The painting featured here is from what is known as Salvador Dali’s (1904-1989) “paranoiac-critical period”. It contains one of Dali's famous double images. Dali's "paranoia-critical method" was discussed in his 1935 essay entitled "The Conquest of the Irrational." He explained the process as a "spontaneous method of irrational understanding based upon the interpretative critical association of delirious phenomena." Dali used this method to represent the hallucinatory forms, double images and visual illusions that filled his paintings during the 1930s.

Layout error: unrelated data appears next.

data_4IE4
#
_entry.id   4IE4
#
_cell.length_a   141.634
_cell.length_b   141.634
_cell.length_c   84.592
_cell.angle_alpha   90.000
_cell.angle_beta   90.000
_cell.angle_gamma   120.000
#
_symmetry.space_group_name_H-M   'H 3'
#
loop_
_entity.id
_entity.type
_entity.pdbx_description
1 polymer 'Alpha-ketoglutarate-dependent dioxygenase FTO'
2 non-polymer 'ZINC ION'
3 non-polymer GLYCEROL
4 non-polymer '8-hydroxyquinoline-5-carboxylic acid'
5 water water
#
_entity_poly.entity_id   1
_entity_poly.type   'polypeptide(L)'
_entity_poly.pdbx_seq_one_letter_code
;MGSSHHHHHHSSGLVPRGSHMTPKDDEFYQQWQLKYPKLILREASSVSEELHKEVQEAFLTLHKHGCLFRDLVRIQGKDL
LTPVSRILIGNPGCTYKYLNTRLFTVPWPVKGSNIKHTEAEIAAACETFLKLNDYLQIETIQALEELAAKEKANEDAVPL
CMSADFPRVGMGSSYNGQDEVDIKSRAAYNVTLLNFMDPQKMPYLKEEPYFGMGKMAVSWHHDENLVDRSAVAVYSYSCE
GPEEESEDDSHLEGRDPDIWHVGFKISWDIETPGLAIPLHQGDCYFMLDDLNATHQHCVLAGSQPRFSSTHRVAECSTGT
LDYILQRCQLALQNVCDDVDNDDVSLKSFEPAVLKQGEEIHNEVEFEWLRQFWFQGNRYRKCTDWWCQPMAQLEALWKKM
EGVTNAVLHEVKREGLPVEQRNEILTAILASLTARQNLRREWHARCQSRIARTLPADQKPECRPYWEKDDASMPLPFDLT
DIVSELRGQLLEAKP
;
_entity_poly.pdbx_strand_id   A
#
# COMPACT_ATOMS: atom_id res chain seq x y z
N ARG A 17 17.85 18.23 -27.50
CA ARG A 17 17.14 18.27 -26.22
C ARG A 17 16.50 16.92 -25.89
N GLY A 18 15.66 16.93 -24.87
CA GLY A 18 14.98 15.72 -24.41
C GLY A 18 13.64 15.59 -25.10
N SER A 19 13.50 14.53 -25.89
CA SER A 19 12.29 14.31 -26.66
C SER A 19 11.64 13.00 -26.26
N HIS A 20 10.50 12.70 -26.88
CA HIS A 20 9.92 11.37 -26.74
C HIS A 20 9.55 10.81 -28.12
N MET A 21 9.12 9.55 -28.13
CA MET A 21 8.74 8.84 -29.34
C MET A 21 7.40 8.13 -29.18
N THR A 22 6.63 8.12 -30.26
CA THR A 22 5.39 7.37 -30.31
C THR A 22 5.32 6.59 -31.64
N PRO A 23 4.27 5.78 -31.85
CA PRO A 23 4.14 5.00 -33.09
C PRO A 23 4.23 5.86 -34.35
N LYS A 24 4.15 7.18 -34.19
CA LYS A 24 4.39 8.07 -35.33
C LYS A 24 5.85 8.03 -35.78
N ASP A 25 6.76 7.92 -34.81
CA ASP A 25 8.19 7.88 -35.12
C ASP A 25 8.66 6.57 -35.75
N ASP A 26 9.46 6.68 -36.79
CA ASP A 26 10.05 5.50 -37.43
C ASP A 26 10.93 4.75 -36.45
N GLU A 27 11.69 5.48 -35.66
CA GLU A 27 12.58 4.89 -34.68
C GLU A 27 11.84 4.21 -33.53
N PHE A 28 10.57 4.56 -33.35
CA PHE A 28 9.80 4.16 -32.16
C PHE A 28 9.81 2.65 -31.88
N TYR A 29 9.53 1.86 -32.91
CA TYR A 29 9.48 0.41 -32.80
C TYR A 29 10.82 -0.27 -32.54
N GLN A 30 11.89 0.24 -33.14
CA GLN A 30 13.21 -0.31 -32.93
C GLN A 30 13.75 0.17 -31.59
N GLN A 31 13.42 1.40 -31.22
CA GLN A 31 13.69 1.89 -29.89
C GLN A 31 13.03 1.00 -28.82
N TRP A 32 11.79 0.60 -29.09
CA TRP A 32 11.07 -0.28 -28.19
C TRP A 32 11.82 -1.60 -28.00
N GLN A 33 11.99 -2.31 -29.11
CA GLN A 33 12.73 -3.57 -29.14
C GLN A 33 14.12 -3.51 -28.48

Swans Reflecting Elephants uses the reflection in a lake to create the double image seen in the painting. “The three swans in front of bleak, leafless trees are reflected in the lake so that the swans' heads become the elephants' heads and the trees become the bodies of the elephants. In the background of the painting is a Catalonian landscape depicted in fiery fall colors, the brushwork creating swirls in the cliffs that surround the lake, to contrast with the stillness of the water.”